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Russia’s Recognition of the ‘Separatist Republics’ in Ukraine was Manifestly Unlawful

The rush to judgment can be deceptive. A recent contribution to these pages cautions us against making instant assumptions of fact and law when considering Russia’s recognition as states of parts of Luhansk and Donetsk Oblasts within Ukraine as manifestly unlawful. Two questions arise: Do the Oblasts meet the criteria of statehood and, if so, was this status achieved through a sufficiently serious violation of international law to warrant the application of the obligation of non-recognition? As the Badinter Commission noted, in the first place ‘the existence or disappearance of the state is a question of fact.’ (Badinter Opinion No. 1, 20 November 1991, para 1 (a), 31 ILM 1488, 1494). The two Oblasts declared independence in 2014, in the context (and most would say, in consequence of) the Russian armed intervention of that year. Their purported statehood did not attract any significant international acceptance, including up to this point even by the Russian Federation.

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An International Law Assessment of the Collective Self-defence Clause of the 2021 Treaty on the ‘Establishment of Strategic Partnership of Cooperation in Matters of Defence and Security’ between Greece and France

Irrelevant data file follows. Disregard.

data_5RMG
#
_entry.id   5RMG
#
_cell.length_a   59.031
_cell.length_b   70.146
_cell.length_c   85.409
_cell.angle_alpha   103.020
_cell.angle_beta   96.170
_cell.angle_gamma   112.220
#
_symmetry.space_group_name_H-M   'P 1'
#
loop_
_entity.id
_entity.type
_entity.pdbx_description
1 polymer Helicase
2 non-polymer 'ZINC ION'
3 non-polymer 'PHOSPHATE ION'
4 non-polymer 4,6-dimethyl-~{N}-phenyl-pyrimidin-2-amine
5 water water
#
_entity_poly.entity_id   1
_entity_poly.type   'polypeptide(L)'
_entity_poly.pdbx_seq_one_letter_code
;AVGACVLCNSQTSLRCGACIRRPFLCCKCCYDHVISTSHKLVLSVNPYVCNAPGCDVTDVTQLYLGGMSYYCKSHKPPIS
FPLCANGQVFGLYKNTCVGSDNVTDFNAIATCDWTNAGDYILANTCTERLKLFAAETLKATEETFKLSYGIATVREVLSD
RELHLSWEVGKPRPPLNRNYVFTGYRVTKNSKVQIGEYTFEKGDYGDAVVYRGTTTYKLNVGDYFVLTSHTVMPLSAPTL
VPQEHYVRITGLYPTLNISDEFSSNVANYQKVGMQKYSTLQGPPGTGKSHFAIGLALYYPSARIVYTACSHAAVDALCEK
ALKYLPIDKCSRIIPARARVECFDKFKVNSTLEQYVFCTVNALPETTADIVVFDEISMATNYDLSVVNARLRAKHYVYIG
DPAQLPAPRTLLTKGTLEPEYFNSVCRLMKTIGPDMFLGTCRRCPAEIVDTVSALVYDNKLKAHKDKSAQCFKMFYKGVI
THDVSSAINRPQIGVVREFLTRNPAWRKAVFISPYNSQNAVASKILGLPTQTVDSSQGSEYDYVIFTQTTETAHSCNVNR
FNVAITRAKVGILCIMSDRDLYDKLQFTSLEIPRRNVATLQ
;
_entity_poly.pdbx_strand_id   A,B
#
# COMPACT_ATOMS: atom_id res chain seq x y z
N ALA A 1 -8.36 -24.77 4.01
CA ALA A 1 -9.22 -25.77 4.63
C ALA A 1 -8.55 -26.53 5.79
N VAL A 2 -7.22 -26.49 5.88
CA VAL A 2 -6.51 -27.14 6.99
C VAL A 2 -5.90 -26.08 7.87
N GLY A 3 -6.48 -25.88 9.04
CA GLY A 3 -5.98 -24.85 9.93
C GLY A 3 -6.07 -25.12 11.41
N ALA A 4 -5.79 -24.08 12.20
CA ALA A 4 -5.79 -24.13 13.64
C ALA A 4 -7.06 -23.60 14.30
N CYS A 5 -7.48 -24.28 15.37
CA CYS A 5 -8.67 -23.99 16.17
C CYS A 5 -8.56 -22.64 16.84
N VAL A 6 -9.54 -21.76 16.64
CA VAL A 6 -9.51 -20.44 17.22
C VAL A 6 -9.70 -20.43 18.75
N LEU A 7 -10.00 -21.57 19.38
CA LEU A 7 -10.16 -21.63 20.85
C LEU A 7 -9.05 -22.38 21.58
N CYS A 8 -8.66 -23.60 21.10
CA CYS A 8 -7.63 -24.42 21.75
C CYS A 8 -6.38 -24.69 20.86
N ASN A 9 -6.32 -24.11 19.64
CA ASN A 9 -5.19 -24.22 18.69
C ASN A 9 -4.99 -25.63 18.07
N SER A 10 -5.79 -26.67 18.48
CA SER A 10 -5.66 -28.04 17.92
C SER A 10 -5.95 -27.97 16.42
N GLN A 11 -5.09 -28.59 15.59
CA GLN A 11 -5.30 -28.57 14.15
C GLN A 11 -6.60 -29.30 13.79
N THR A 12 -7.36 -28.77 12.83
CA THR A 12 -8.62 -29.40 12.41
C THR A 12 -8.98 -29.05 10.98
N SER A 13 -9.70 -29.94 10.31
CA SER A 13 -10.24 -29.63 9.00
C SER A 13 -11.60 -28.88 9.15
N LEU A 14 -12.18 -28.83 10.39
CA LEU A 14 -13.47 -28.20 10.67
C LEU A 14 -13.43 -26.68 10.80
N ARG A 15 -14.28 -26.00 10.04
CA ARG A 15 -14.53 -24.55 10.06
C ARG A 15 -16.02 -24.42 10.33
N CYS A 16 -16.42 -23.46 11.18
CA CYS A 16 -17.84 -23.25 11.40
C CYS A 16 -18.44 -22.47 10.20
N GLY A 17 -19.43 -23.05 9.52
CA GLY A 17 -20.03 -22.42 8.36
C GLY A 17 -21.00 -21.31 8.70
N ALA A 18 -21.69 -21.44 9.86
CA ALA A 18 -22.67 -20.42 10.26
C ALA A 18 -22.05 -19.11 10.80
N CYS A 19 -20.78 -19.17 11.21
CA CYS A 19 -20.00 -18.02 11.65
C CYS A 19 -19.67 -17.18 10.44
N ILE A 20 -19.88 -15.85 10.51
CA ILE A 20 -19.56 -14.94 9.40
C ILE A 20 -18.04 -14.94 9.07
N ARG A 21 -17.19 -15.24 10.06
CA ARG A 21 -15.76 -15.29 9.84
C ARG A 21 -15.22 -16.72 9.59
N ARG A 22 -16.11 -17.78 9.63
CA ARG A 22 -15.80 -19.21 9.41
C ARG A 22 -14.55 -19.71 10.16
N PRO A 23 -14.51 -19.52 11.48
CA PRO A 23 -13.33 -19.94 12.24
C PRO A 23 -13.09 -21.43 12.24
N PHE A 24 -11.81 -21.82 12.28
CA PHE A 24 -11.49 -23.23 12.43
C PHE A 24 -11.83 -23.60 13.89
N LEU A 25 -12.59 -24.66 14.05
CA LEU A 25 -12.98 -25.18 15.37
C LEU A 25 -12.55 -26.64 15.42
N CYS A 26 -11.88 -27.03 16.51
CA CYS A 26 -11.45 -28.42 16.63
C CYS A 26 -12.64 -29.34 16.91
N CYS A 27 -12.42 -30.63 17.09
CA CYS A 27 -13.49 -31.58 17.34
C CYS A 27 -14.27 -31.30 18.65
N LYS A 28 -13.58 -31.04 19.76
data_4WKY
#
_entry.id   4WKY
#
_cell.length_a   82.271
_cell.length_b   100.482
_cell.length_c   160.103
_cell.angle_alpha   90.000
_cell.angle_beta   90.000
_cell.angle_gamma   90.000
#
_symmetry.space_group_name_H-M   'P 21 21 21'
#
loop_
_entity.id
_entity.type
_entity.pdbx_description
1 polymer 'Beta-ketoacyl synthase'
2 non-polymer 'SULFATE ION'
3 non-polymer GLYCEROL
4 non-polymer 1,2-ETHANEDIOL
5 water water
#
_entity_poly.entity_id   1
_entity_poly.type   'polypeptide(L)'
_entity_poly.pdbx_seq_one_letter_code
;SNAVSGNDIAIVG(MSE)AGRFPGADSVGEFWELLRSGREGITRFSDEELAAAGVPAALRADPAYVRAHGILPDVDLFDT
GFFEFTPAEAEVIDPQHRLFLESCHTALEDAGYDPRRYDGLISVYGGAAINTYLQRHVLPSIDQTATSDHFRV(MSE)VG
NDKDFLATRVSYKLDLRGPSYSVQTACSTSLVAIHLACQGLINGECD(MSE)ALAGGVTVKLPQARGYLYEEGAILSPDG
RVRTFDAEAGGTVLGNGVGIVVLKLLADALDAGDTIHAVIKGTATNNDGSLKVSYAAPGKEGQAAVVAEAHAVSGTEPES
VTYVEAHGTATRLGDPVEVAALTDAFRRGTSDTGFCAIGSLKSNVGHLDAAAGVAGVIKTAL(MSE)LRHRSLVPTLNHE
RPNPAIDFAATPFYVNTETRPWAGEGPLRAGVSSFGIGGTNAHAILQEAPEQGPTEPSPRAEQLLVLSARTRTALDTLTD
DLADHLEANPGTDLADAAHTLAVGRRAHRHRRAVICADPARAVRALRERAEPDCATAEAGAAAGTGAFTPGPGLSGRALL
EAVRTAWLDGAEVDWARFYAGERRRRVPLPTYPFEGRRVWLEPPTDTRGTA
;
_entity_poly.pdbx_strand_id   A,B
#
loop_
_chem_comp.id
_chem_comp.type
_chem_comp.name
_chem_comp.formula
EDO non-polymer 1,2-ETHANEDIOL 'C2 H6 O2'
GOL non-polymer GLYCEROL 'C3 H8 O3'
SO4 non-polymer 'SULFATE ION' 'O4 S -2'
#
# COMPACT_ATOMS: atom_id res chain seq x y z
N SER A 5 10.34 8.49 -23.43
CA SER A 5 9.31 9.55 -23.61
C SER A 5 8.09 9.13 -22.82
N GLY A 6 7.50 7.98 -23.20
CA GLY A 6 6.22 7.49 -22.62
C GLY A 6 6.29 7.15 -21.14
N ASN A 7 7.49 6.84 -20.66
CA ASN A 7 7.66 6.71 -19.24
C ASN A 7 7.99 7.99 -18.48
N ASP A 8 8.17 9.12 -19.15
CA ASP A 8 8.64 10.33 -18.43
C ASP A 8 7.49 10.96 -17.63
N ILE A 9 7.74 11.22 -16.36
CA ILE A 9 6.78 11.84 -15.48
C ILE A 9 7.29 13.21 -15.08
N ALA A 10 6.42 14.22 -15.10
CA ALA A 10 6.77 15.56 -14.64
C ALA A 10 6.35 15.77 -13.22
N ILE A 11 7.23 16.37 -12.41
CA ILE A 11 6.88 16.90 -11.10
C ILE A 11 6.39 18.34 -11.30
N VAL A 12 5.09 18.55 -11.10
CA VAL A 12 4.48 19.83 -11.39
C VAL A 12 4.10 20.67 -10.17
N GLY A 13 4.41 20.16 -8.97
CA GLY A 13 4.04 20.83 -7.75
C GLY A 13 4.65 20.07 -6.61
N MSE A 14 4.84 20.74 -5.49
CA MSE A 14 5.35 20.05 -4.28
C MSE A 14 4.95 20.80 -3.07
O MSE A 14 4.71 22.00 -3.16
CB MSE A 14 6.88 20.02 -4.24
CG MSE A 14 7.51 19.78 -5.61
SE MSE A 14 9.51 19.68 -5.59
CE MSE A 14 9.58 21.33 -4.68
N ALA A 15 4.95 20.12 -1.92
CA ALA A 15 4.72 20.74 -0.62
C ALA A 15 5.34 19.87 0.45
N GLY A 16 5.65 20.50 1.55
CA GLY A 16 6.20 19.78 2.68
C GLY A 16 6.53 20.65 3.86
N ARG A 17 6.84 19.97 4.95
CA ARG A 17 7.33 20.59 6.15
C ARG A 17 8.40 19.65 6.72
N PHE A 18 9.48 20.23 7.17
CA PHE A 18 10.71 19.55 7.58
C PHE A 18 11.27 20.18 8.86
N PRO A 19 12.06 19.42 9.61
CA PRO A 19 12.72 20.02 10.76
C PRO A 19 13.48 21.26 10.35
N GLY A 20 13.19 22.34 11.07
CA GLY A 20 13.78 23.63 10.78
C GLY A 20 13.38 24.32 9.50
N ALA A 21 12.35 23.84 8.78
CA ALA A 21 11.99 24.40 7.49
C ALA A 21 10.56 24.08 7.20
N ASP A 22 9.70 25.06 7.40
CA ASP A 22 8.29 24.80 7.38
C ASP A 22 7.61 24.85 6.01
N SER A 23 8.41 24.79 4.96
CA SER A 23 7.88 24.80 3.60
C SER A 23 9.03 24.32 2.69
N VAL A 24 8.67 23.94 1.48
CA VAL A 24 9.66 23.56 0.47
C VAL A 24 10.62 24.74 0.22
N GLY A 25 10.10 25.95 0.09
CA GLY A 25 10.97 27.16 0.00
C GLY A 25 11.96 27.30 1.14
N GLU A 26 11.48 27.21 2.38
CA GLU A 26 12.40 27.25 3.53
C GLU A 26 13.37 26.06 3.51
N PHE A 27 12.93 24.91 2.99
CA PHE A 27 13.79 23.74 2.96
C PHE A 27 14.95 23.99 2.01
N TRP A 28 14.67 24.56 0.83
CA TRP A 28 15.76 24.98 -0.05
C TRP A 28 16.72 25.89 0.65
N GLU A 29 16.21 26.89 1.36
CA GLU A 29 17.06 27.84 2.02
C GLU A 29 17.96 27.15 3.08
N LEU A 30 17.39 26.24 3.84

On 28 September 2021 France and Greece concluded a bilateral treaty on the ‘Establishment of Strategic Partnership of Cooperation in Matters of Defence and Security’ (see the Greek and French version here. The Treaty has not been translated yet into English). The Treaty is premised on a community of interests in matters of foreign policy, defence, and…

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Complicity in war crimes through (legal) arms supplies?

  German and other corporations whose arms were used in the war in Yemen have been accused of criminally assisting war crimes. The Berlin-based NGO European Center for Constitutional and Human Rights (ECCHR) filed a complaint (a “communication”) to the International Criminal Court (ICC) making this claim with regard to a series of multinational arms companies. But…

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Appealing the High Court’s Judgment in the Public Law Challenge against UK Arms Export Licenses to Saudi Arabia

In May of this year, the Court of Appeal granted leave to appeal the 2017 High Court ruling in Campaign Against the Arms Trade v Secretary of State for International Trade. The case and the High Court’s 2017 judgment have already received some commentary (see here). Simply put, the case concerns a public law challenge…

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What on Earth is Happening to Space Law?

In 2015 and 2017, respectively, the United States of America and Luxembourg enacted bills granting property rights on resources collected in outer space. The potential beneficiaries of these laws are hi-tech companies investing in the exploration and exploitation of space resources. Even though robotized mining of precious metals, rare earths and other raw materials on the Moon or on…

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